Jim Allison: Breakthrough

Environmental Impact-My World, My Responsibility

Contributor: RESA-Wayne County Regional Education Service Agency

Type Category: Instructional Materials

Types: Lesson/Lesson Plan

Note: This resource, vetted by NSTA curators, is provided to teachers along with suggested modifications to make it more in line with the vision of the NGSS. While not considered to be “fully aligned,” the resources and expert recommendations provide teachers with concrete examples and expert guidance using the EQuIP rubric to adapted existing resources. Read more here.


During this lesson students learn how to reduce the impact they have on their local environment. Students conduct an investigation in the classroom observing how the amount of trash generated for a week impacts their life.

Intended Audience
Educator and learner

Educational Level
Early Elementary


Access Restrictions
Limited free access - Some material is available for viewing and/or downloading but most material tends to be accessible through other means.

Performance Expectation

K-ESS3-3  Communicate solutions that will reduce the impact of humans on the land, water, air, and/or other living things in the local environment.

Clarification Statement:

Examples of human impact on the land could include cutting trees to produce paper and using resources to produce bottles. Examples of solutions could include reusing paper and recycling cans and bottles.

Assessment Boundary:


This resource is explicitly designed to build towards this performance expectation.

Comments about Including the Performance Expectation

Students are conducting a classroom investigation, watching videos, and creating a poster to help meet this performance expectation. To further their knowledge students could do an investigation to determine how much trash is generated during the school lunch time by measuring and keeping data for a week. A discussion should follow about how the amount of trash could be reduced. Students could communicate their solutions by writing letters to the cooks and principal or by presenting their ideas to the student body telling how to reduce waste.

Science and Engineering Practice

This resource is explicitly designed to build towards this science and engineering practice.

Comments about Including the Science and Engineering Practice

During the classroom investigation, students are making observations and discussing with each other how much trash they are generating in a week. At the end of the week, they are creating a poster to propose their ideas about how they might reduce the amount of trash in the classroom. To extend this, students could do another week of "no using the trash can" to see if they could reduce the amount of trash generated by using some of the solutions presented on the posters.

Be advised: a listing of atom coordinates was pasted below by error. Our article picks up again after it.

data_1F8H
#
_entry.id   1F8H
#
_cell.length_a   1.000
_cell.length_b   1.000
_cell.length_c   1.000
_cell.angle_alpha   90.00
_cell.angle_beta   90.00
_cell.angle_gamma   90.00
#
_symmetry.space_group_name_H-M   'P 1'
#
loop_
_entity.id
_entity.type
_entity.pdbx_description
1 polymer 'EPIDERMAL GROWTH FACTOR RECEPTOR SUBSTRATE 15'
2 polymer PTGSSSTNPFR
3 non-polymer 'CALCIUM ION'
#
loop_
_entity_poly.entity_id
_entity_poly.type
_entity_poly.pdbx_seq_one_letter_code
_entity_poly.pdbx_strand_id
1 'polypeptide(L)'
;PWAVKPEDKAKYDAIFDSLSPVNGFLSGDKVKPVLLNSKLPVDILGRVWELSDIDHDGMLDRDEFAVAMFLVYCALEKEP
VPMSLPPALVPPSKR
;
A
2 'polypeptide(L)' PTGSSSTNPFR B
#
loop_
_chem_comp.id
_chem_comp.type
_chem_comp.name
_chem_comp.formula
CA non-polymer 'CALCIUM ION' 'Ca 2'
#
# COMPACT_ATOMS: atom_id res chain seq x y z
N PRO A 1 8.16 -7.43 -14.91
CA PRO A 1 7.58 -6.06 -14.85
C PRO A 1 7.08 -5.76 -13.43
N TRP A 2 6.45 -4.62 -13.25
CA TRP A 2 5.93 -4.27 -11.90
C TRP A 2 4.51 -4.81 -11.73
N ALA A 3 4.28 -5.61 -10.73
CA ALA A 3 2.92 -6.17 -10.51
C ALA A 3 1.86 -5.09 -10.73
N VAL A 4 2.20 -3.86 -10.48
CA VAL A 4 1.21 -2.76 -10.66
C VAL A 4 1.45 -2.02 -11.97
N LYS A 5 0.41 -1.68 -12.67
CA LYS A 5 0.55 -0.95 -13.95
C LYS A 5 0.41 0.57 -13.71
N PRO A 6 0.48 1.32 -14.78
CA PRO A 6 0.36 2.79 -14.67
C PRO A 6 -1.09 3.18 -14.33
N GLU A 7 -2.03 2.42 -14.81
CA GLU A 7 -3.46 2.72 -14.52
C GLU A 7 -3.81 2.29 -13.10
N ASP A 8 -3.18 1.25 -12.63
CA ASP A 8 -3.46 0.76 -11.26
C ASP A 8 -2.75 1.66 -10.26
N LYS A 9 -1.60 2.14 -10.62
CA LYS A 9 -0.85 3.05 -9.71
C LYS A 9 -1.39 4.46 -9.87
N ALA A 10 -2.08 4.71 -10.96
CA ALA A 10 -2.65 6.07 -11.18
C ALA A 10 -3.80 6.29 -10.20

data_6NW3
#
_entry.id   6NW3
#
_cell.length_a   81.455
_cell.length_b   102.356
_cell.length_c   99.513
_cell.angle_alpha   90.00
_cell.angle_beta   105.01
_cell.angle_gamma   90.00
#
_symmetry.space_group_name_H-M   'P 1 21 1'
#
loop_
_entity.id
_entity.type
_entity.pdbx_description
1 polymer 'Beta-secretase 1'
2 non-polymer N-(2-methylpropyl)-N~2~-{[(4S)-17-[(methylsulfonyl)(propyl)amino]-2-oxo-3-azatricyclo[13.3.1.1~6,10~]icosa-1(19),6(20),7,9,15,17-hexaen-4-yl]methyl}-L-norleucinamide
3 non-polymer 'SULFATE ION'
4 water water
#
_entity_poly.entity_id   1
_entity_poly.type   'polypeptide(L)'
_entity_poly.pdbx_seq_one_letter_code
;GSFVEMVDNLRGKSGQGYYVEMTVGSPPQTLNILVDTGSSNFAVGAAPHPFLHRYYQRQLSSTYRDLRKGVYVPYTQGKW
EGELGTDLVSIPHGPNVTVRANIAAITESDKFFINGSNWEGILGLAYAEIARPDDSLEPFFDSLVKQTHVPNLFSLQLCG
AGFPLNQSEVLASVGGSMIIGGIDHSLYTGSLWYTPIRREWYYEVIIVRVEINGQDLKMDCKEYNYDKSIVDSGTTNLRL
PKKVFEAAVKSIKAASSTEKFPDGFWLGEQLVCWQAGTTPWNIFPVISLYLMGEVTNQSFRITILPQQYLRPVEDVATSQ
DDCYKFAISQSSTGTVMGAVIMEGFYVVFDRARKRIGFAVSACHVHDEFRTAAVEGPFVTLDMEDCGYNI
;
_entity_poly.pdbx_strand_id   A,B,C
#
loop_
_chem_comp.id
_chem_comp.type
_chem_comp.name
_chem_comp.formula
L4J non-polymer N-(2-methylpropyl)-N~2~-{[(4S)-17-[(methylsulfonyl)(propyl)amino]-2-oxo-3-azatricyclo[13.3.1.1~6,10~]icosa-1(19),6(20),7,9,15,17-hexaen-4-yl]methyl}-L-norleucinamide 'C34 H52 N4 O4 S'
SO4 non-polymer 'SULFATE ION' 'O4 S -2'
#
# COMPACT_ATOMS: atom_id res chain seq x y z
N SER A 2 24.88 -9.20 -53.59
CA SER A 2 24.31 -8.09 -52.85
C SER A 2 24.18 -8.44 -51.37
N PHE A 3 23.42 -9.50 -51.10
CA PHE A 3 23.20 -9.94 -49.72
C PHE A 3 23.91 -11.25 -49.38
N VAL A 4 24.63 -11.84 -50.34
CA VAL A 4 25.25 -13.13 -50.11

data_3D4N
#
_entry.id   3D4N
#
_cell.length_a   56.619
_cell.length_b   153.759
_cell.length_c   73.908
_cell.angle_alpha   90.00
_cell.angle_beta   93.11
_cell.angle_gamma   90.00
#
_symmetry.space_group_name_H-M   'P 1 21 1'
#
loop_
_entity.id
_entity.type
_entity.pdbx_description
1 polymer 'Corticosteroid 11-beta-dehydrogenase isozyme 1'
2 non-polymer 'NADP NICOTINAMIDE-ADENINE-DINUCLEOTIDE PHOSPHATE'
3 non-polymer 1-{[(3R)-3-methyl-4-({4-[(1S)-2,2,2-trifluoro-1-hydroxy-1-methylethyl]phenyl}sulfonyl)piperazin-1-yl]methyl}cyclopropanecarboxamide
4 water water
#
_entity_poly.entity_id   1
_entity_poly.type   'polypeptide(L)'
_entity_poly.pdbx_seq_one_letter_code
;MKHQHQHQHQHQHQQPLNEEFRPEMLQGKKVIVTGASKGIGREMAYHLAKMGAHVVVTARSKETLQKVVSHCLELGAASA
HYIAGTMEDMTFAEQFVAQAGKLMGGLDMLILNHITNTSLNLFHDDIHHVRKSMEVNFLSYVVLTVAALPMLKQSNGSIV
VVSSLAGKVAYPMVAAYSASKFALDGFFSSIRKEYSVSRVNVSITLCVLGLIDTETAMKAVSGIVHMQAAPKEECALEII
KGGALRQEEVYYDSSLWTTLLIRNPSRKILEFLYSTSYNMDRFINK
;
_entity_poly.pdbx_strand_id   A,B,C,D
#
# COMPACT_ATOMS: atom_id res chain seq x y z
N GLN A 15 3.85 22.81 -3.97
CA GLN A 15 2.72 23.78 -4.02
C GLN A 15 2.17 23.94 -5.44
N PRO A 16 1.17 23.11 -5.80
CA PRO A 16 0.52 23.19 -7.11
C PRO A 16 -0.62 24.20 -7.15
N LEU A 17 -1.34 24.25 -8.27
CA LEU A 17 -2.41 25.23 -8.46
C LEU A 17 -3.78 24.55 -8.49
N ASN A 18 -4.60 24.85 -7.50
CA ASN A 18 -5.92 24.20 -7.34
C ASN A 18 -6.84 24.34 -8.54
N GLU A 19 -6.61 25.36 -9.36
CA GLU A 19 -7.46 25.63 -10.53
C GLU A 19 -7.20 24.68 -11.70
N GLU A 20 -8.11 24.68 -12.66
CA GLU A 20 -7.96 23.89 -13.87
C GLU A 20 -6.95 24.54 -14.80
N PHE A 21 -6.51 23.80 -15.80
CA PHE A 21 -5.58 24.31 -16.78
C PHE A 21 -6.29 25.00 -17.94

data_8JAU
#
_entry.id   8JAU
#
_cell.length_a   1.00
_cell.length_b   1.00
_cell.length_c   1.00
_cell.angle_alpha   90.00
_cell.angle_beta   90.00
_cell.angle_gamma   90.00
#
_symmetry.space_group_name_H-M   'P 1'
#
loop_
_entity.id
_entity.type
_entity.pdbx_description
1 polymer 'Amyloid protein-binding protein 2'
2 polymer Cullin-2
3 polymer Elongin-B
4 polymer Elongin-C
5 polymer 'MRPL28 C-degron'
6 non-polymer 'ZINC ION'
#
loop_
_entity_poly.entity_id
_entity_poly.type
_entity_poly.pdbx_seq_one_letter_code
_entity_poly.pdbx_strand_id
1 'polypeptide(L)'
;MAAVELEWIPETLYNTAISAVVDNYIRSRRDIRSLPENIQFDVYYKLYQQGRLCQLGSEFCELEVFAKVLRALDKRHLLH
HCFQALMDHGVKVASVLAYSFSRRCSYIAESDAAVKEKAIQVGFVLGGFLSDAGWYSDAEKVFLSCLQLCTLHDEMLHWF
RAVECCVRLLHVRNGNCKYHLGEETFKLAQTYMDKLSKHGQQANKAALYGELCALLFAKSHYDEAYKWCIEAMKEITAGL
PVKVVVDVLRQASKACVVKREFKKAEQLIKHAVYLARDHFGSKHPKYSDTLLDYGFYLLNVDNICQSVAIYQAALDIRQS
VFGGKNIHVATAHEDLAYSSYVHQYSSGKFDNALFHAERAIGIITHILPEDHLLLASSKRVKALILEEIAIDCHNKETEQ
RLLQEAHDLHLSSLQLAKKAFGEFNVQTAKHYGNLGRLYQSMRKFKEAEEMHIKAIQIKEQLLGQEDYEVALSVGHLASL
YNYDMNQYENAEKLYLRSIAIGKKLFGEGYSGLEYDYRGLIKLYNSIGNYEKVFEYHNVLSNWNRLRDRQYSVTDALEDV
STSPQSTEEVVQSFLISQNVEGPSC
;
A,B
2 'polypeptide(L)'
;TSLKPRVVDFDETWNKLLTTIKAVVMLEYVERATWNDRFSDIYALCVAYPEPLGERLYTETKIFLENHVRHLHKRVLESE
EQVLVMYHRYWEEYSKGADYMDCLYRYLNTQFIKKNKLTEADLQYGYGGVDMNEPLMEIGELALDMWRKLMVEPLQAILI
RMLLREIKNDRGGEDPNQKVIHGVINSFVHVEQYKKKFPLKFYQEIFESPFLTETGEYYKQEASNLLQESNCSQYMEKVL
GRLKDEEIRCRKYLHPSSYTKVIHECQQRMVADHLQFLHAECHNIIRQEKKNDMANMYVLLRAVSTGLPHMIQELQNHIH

Disciplinary Core Idea

This resource is explicitly designed to build towards this disciplinary core idea.

Comments about Including the Disciplinary Core Idea

Along with the classroom investigation, students are watching videos that discuss what actions people take, how that action affects the world, and what they can do to help reduce their impact on Earth. The four types of pollution are introduced and examples are given. After students view the videos there should be discussions about ways to reduce, reuse, or recycle in their local environment. Each student could take a sheet home and work with their family to create a plan to reduce, reuse, or recycle in their home. These sheets should come back to school and be shared and discussed with the class. Students could also take pictures of their recycling/reducing efforts and posted the photo (with parent help) to a class website or in an email to the teacher.

Crosscutting Concept

This resource appears to be designed to build towards this crosscutting concept, though the resource developer has not explicitly stated so.

Comments about Including the Crosscutting Concept

When students are discussing and creating posters to share the effects of trash in the classroom and how to reduce it, they may see a pattern. If the classroom investigation is done a second time they may see the pattern more clearly. If they do not see this at the kindergarten level, the teacher should help the students understand the pattern of how trash being generated has an effect on the local environment (classroom).

Resource Quality

  • Alignment to the Dimensions of the NGSS: Students are using all three dimensions to meet this performance expectation. They are using prior knowledge and designing solutions to solve the problem of how to reduce, reuse, or recycle in their classroom. At the kindergarten level, students might need to investigate more examples of how humans impact Earth and how they can help reduce that impact.
  • Instructional Supports: Students are engaged by doing a hands on investigation (not using a trash can for a week in the classroom). They are collaborating in small groups to create a poster where they can justify their claims about reducing trash. There is opportunity given for students to orally respond to teacher questions. To make the connection to the community, students could go for a walk outside of school to collect trash and classify items that could be reused or recycled.
  • Monitoring Student Progress: There is formative assessment during the lesson with the teacher asking questions and discussing key ideas with students. The poster is an assessment of the small group ideas. Students could create an individual poster or draw and label or write about their ideas to reduce, reuse, or recycle in the classroom.
  • Quality of Technological Interactivity: Students are watching videos to learn about the types of pollution and reusing, reducing, or recycling.